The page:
Cycling path through central Cottesloe still no walk in park for designers

Engineers discuss with Cr Michael Tucak the affect on gum trees of the PSP bridging a sump at Mosman park railway station.
Cottesloe chief executive Mat Humfrey and Cr Michael Tucak walk the PSP route past Cottesloe train station.
Arborist Steven Kneebone (left) showed Mayor Phil Angers the introduced trees.
Engineers showed the PSP, marked with a pink ribbon, as it got closest to Curtin Avenue.
Engineers discuss with Cr Michael Tucak the affect on gum trees of the PSP bridging a sump at Mosman park railway station. Cottesloe chief executive Mat Humfrey and Cr Michael Tucak walk the PSP route past Cottesloe train station. Arborist Steven Kneebone (left) showed Mayor Phil Angers the introduced trees. Engineers showed the PSP, marked with a pink ribbon, as it got closest to Curtin Avenue.

A COTTESLOE Council-hosted walk has highlighted some hurdles still facing designers of the $18m principal shared path (PSP) for cyclists before construction starts in December.

About 20 members of the public, councillors and engineers walked from Victoria Station, Mosman Park, to Grant Street, Cottesloe, last Wednesday.

Staked pink ribbons show the middle of the 4m-wide path, which north of Victoria Street comes closest to Curtin Avenue.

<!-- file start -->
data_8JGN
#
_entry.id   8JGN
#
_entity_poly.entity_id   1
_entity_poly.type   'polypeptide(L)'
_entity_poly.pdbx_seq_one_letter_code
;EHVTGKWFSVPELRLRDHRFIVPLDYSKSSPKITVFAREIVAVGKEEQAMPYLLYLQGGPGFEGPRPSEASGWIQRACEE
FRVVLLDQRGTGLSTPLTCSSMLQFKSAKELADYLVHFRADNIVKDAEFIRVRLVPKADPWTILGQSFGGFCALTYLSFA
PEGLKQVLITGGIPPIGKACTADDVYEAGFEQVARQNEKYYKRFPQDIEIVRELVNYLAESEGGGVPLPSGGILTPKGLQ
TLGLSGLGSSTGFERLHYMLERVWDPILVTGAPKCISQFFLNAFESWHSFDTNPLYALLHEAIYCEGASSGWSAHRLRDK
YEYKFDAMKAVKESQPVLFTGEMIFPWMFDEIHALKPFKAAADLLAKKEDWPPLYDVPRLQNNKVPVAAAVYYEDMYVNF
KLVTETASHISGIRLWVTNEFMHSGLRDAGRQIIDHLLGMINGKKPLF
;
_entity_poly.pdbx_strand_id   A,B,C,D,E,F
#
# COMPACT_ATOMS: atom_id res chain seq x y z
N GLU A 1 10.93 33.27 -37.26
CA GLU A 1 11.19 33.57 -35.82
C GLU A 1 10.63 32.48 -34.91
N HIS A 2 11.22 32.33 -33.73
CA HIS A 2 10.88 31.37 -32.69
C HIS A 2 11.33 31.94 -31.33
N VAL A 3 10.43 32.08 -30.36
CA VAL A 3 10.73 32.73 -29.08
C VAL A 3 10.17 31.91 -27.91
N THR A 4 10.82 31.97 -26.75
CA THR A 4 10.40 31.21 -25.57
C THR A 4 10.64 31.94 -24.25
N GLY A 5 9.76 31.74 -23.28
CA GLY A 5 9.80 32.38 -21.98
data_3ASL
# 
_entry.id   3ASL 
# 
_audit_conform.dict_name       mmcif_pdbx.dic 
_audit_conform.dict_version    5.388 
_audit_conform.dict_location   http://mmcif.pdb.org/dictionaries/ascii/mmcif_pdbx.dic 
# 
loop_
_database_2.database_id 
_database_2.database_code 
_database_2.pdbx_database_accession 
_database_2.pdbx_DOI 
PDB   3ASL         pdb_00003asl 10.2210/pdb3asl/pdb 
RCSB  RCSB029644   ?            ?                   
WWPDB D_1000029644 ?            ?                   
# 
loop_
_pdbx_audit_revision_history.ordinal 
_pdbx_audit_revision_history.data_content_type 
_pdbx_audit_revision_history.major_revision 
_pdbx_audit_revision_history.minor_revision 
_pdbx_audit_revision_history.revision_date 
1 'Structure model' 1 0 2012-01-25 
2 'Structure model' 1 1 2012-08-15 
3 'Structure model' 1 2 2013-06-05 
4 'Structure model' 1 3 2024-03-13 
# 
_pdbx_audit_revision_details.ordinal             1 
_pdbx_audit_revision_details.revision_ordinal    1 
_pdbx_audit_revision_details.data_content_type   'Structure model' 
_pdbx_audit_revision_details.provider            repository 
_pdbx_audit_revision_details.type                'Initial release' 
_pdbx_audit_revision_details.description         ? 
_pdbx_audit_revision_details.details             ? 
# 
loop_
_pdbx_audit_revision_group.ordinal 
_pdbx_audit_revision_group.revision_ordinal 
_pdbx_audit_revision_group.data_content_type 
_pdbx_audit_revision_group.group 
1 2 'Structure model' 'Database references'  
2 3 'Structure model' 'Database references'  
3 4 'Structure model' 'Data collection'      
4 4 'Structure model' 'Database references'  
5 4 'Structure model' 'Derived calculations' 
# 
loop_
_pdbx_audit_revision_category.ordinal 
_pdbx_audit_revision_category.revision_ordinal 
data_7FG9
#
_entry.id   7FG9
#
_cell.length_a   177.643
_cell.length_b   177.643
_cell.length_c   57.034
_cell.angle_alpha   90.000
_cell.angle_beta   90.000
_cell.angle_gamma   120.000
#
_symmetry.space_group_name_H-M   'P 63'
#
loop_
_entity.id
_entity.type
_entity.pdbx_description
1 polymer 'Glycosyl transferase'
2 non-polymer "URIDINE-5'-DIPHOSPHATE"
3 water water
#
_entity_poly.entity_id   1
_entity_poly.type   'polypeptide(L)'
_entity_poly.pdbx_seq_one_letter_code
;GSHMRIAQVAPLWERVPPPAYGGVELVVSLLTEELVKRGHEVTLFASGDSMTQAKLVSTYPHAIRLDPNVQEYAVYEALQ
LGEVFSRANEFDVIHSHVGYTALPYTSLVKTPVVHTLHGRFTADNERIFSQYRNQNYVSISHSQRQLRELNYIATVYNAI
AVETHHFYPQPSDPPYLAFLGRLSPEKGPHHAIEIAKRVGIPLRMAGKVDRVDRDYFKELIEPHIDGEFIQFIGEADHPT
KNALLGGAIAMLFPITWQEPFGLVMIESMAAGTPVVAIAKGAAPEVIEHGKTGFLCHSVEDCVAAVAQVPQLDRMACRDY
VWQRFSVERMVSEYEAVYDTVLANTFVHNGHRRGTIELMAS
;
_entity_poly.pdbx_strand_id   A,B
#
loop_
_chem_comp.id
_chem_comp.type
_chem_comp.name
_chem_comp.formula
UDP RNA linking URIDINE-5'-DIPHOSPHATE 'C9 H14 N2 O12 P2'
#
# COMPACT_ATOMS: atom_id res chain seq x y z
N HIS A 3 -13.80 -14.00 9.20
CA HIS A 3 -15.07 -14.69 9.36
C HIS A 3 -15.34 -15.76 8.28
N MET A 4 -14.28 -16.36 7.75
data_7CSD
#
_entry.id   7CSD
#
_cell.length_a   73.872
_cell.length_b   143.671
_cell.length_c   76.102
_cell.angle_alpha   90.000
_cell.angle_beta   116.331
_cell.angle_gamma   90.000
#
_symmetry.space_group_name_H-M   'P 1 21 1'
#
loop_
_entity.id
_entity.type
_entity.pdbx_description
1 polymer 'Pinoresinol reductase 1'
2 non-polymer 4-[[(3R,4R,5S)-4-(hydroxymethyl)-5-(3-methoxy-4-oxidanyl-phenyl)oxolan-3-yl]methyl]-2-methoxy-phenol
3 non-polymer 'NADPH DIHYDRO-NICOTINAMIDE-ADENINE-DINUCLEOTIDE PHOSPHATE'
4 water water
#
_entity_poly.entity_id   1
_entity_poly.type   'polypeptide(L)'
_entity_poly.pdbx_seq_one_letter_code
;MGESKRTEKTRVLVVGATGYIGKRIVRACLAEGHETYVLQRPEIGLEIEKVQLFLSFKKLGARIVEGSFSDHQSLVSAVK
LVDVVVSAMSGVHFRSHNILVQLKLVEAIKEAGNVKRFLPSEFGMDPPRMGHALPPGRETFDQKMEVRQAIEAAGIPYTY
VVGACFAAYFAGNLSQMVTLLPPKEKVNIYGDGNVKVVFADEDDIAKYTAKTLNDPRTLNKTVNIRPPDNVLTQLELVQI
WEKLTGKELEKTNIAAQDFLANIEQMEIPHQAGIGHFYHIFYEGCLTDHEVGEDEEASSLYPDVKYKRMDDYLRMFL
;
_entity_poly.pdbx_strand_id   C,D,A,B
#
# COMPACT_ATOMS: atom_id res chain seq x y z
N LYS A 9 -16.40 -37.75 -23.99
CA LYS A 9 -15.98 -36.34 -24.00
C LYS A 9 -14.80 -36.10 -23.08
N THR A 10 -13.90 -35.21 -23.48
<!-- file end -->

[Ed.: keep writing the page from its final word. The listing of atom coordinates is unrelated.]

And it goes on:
Engineers said the PSP at this point was on the railway reserve and distant from the avenue’s heavy truck and commuter traffic.

How the PSP crosses a sump and a path at Mosman Park train station, and if will affect nearby gum trees, are some of the issues still affecting a final design for the south leg of the path.

“We’ve already got the bike path in Forrest Street, and when this PSP opens up people will be able to ride their bikes from the Perth CBD to the beach,” Cottesloe Mayor Phil Angers said.

The PSP sparked controversy when it was claimed up to 48 trees could be removed for construction last month, before an agreement was reached to plant replacements.

Before the Eric Street bridge, consulting arborist Steven Kneebone showed Mr Angers and residents introduced trees, including a weedy tamarisk and a carob.

Mr Kneebone said many non-native species that attracted cockatoos to the railway reserve had nuts which were not their native diet.

“If you are really smart and take out and replace them with the right trees you can virtually eliminate your maintenance,” he said.

Maps showing the PSP’s route are planned for the council’s website.

“Once the maps are up showing which trees are going and which are staying, the public will be informed and happier,” resident Patricia Carmichael said.

A council spokeswoman said 28 trees will now be affected by the PSP.

She said more investigation was needed into the geotechnical attributes and utility services on the route to confirm alternative designs that could further reduce the number of trees felled before the end of this month.

A map of the currently planned route of the PSP is at mainroads.wa.gov.au, and the council will provide updated information on its social media page mid-next week.